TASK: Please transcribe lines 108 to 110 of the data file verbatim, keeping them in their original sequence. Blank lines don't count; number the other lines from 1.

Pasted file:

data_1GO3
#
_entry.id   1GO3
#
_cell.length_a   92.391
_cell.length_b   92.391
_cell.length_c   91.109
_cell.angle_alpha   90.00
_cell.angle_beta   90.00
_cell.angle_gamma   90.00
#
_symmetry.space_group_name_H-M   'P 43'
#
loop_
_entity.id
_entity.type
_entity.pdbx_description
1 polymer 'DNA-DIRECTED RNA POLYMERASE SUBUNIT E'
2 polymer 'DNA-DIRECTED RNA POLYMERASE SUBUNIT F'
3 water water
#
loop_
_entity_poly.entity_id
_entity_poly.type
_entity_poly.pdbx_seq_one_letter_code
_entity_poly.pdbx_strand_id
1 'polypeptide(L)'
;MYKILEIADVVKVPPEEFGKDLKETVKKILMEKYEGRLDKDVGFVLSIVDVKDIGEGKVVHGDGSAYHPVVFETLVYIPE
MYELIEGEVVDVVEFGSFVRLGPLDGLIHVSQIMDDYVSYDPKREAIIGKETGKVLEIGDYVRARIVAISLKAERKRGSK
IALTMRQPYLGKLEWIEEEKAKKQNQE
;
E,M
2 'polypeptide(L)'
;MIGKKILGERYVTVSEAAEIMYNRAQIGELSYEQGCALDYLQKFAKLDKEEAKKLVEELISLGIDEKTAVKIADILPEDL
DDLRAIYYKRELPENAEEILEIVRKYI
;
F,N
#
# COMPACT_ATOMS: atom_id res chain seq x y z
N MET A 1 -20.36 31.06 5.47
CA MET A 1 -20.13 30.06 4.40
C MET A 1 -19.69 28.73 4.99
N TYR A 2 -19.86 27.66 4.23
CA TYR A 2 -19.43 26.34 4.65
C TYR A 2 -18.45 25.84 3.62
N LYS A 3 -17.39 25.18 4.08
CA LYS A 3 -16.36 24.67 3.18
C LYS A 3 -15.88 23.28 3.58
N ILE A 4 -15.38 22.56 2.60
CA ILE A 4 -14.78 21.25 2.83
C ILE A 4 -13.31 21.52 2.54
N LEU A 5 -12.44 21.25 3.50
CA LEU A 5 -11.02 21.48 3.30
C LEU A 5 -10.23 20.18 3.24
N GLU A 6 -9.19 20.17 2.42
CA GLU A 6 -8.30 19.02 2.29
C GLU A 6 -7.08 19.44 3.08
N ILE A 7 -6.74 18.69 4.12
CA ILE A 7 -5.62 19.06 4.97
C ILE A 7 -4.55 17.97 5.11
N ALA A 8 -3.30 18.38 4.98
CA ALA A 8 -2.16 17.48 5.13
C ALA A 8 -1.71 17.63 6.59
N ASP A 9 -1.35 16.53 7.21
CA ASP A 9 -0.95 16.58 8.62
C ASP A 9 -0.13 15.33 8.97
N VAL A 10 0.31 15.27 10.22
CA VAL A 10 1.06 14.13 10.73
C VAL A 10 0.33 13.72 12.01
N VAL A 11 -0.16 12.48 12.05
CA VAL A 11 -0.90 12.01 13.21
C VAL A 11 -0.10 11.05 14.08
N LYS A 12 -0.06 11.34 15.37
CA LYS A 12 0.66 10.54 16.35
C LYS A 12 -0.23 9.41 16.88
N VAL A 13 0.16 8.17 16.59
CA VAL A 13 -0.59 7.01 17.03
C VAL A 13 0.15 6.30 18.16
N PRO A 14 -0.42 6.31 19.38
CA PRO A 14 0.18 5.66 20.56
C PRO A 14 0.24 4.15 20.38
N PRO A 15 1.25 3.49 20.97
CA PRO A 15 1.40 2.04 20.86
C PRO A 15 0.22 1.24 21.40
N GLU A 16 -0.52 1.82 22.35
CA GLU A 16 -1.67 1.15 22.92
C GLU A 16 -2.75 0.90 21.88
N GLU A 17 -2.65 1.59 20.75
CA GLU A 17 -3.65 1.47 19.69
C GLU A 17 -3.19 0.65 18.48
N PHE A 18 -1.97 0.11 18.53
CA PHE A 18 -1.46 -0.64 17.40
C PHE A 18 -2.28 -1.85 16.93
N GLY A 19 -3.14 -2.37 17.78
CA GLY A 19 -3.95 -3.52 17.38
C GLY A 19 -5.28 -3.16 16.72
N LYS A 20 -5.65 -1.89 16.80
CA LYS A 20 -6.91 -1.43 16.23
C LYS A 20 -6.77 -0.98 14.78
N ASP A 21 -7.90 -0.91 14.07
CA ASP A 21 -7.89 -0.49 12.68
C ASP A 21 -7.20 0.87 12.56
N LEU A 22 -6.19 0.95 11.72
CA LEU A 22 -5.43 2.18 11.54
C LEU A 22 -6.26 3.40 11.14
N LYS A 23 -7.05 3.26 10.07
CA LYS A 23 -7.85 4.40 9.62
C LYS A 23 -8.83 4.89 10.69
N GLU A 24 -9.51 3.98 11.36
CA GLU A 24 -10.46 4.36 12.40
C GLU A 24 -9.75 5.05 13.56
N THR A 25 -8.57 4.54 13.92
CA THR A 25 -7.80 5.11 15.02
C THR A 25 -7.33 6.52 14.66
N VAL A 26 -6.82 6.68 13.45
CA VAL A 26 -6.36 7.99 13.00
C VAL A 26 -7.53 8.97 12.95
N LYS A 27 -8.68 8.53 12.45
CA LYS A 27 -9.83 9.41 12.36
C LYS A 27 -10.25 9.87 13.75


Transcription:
C LYS A 23 -8.83 4.89 10.69
N GLU A 24 -9.51 3.98 11.36
CA GLU A 24 -10.46 4.36 12.40